Kids today seem to be different. They all hang out together and do the "friend" thing quite nicely from what I've seen. Oh, sure, there are many times that they cross those lines, but I think they know something that we didn't.

Marisa C said...

Lea! What a great post! Thanks for the great trip down memory lane (for me). :) Of course they can be friends, until one of them wants more. Hahahahaa. Cheers!

B. A. Binns said...

I have seen and talked to a number of teen boys who said yes, they could be just friends with a girl. Then again, you don't really know what's going on inside their heads. But I do think it's possible, and I'll be telling why soon.

Lea Nolan said...

Tameka - I think you're right. As soon as there's mutual attraction things get wonky. But you know, the unrequited love thing is hard, too. What if the "lover" makes the "lovee" uncomfortable? That could totally screw things up.

Lorie - LOL! I was wondering the same exact thing! But that's a topic for a whole other post ;)

Jo - You're totally right: Guys are probably a whole lot more upfront about stuff then girls are. That's one of the reasons I think I would have benefited from a good guy friend. And the "triplets" are adorable! How cool for them to have grown up with each other.

Lea Nolan said...

PJ - Exactly, I had the same experience. Just when I thought we were "just friends" the guy usually wanted a little somethin' somethin' which was the opposite of what I was hoping for. Hmm, those kids today, maybe they do know something. I'll be interested to see what happens with my kids. My 12 yo daughter is just venturing into this territory now. It's terrifying!

Marisa - You're hilarious, girlie!

BA - I love your upcoming piece! I can't wait for everyone to read it tomorrow.

Jo Ramsey said...

@Lea- The "triplets" didn't grow up with each other; the boy and the other girl met in middle school (about 4 years ago), and they met my daughter about two and a half years ago when she started her freshman year at the high school here after we moved down from Maine. But they're as close as if they'd all known each other all their lives.

jamieayres said...

Yeah . . .I can comment now:):):) So my hubby and I were 'just friends' all through h.s.--I met him when I was 14 on the first day when I walked into Word Processing Class in 4th period. Then when I came home for winter break during my first year of college we started dating and 8 months later we married (and no, I wasn't pregnant, lol--but many of our friends were beating I was). This August we'll celebrate 14 yrs of marriage bliss. Thanks for this post . . . it's fun to reminisce!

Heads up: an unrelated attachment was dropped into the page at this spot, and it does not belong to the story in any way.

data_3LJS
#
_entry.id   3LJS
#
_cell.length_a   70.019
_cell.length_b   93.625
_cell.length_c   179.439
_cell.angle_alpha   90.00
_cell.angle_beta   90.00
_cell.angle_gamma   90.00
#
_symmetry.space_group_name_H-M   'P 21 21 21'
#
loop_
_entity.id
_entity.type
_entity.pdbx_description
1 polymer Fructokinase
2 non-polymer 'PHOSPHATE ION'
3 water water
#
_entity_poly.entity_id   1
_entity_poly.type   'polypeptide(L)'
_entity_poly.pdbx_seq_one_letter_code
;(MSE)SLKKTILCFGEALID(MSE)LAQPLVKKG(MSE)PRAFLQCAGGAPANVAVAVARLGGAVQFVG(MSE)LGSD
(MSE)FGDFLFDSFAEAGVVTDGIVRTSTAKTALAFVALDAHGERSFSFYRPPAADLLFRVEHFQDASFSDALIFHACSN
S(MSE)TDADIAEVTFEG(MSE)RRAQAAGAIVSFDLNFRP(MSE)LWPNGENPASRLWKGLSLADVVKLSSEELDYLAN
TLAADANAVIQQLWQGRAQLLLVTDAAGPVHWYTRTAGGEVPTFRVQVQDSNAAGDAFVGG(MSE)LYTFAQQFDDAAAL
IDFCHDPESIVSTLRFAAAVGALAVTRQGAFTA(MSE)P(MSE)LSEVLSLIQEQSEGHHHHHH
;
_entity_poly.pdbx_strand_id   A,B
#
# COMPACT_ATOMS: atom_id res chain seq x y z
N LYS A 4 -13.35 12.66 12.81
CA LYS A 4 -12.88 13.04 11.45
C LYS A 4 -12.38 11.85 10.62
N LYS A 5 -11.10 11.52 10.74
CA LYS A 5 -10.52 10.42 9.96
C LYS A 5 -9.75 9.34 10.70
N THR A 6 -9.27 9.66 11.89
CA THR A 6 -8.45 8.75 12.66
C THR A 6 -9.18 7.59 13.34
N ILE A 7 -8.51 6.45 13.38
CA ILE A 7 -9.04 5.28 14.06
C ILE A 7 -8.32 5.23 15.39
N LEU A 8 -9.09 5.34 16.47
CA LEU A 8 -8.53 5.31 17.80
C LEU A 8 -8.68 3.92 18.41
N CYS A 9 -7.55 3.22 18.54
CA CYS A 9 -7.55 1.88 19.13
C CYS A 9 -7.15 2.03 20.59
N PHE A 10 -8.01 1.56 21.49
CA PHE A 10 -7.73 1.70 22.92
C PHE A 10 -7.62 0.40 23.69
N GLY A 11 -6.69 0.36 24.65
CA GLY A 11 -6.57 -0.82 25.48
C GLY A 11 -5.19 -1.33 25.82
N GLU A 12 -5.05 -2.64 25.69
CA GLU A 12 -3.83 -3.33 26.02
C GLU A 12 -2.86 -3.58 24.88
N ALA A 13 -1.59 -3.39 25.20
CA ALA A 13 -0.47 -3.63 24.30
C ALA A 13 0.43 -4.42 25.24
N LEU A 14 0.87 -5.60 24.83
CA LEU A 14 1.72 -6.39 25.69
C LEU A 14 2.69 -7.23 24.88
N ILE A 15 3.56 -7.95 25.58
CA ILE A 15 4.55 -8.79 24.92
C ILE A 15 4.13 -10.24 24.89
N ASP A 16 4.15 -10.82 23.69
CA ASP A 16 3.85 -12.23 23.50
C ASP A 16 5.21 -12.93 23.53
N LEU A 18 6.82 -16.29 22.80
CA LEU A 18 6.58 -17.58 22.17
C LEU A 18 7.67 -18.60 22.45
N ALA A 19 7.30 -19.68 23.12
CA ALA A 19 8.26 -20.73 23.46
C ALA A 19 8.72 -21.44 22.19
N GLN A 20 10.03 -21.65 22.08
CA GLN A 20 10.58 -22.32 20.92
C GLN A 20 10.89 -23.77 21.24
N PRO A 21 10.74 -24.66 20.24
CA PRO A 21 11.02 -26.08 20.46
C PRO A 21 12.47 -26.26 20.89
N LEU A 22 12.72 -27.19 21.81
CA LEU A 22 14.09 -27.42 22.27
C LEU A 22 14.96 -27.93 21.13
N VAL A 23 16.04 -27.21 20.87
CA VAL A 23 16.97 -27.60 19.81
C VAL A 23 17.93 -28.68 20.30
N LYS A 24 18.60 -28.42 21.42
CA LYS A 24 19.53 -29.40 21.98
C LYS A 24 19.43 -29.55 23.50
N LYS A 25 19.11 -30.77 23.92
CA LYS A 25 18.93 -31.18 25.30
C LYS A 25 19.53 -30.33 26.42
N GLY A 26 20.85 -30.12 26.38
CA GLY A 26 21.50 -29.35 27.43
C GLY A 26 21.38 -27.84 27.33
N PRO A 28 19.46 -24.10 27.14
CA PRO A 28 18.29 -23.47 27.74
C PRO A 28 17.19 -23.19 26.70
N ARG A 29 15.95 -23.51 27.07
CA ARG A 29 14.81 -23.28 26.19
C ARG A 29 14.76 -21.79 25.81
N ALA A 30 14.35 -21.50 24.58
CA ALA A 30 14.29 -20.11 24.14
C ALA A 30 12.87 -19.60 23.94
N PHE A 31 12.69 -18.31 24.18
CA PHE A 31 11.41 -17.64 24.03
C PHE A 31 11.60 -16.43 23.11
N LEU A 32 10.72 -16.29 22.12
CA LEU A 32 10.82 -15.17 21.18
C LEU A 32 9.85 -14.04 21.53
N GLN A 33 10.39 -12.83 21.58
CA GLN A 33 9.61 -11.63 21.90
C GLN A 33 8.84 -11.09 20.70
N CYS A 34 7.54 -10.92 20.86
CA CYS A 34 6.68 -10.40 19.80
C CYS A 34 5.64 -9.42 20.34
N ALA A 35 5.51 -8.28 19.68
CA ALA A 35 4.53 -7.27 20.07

Anonymous said...

Well I can speak from experience. I am going through teenagehood right now and my best friend is a boy, while I am a girl. Sure, we got all the usual flack from the other, less mature members of our friend groups, but we don't care. The secret is, we got so close to each other that it got to the point where it would be ridiculous not to take our relationship anywhere, and then we didn't do anything about it. The result? We have a level of trust and understanding that I have never seen between any other two people. It IS possible :)

Anonymous said...

I currently have a male friend and he sticks up for me a lot.But before,people in my class teased him of liking me which I don't know is true

Caitlin said...

I have a friend, that just happens to be a boy. We talked for ages as supposedly "just friends". I did develop a crush on him and I later built up my confidence to tell him that I did like him. He also did like me back. Unfortunately, he's popular and i'm just average therefore he would get teased if anyone found out that we talked let alone that he liked me but if I was popular I would of heard straight away. Thats just how it is these days. We have decided to be "just friends" but I still like him. He said maybe one day we can go out so I'm waiting till that day. I believe that he still likes me but I'm not sure whether I should say something because I'll probably end up making it awkward. So, I personally believe that girls and boys cannot be "just friends" as teenagers and there is a highly likely chance that there is a few crushes here and there. Some, however can be "just friends" so I don't know, it depends.